With many software options available to banks and merchants on the market, it all comes to the quality and availability of transaction data that will be used for making decisions. Artificial Intelligence and machine learning (ML) are playing a vital role in payment data management and precise fraud prevention.
- Adaptive machine learning and risk-scoring will help lower false positives. Transaction monitoring software tools with machine learning continuously assess individual customer activity and assign risk advice for every transaction in milliseconds. The result is a more precise fraud risk score for all types of transactions, because it’s not based on what a human thinks is a fraud: it’s based on the up-to-date information, analyzed patterns, and context.
- Machine learning models can adapt and spot threats that were not previously seen. Fraud prevention and AML tools with unsupervised machine learning can build individual customer models on the fly and flag anomalies at a customer, card or device-level, based on past behavior. They help detect new fraudulent patterns that have not been seen previously.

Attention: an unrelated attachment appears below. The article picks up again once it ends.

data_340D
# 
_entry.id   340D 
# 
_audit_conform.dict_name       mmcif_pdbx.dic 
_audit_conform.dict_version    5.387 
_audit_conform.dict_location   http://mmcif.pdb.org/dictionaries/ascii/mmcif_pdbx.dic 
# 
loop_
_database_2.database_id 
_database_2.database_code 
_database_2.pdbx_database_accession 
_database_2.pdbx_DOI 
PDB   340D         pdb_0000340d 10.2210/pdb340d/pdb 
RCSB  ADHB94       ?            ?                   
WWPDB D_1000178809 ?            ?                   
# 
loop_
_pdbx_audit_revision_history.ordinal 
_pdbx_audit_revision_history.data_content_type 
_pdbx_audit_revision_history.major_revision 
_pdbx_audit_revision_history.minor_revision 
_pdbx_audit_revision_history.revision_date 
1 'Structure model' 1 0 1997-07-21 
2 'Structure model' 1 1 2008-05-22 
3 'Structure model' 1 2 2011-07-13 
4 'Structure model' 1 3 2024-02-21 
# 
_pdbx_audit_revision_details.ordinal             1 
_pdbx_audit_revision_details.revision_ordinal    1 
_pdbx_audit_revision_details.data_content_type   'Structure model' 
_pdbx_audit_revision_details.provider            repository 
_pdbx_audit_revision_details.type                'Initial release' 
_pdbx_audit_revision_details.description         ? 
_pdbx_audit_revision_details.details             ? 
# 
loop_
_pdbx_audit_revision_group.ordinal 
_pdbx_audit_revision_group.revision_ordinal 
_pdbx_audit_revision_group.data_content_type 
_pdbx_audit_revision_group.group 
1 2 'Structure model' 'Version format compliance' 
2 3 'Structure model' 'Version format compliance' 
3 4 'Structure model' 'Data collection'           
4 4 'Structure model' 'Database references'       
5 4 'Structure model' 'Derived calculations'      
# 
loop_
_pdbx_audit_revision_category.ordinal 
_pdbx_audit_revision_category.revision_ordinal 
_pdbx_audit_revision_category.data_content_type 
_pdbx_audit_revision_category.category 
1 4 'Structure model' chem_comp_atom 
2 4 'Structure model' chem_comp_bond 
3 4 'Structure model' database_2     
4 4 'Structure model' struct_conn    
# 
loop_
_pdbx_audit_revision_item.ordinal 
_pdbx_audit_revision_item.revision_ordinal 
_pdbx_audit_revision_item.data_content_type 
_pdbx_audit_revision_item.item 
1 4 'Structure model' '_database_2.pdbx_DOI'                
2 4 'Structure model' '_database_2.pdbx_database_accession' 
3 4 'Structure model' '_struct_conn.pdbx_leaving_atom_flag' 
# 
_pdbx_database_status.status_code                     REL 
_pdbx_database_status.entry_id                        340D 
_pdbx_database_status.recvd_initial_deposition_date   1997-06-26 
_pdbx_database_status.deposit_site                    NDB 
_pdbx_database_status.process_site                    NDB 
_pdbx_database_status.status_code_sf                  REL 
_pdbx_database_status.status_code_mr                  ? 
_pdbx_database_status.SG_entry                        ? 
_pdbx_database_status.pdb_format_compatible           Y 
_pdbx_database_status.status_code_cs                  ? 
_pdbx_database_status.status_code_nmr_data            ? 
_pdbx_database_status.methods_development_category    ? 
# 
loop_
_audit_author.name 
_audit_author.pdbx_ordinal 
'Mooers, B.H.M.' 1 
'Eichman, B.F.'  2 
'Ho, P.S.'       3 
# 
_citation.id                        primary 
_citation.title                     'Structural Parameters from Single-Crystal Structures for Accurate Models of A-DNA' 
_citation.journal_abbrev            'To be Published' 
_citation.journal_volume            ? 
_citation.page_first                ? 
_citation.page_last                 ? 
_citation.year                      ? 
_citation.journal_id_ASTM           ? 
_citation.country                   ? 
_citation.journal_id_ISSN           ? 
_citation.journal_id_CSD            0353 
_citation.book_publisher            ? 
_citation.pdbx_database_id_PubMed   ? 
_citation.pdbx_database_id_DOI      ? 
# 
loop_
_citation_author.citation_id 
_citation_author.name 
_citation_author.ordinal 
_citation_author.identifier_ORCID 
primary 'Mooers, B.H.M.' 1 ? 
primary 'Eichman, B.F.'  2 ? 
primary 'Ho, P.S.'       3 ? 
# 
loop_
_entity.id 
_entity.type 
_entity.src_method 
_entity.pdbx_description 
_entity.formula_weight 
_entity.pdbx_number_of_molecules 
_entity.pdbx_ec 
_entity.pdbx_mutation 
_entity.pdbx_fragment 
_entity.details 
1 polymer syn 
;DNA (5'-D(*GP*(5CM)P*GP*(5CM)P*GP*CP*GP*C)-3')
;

- Transaction monitoring with machine learning and real-time data acquisition increases the speed and precision of crime activity detection. More complete data means more advanced AI and machine learning models. In a world where customers demand near instant processing of their transaction and where fraud is evolving at the speed of light, Fis and merchants can only get ahead with a true real-time data collection, straight off their networks.
Being a step ahead of fraudsters and meeting AML regulations requires that financial institutions and merchants transform their control frameworks and use artificial intelligence tools in their transaction monitoring. Fraudsters will move more towards relatively new channels and environments, like crypto and digital wallets. They will also target companies that are viewed as weaker in their fraud prevention strategies. Real-time payment data analysis, combined with adaptive machine learning and risk-scoring, will help keep up with emerging threats while enabling FIs and merchants to stay compliant and profitable.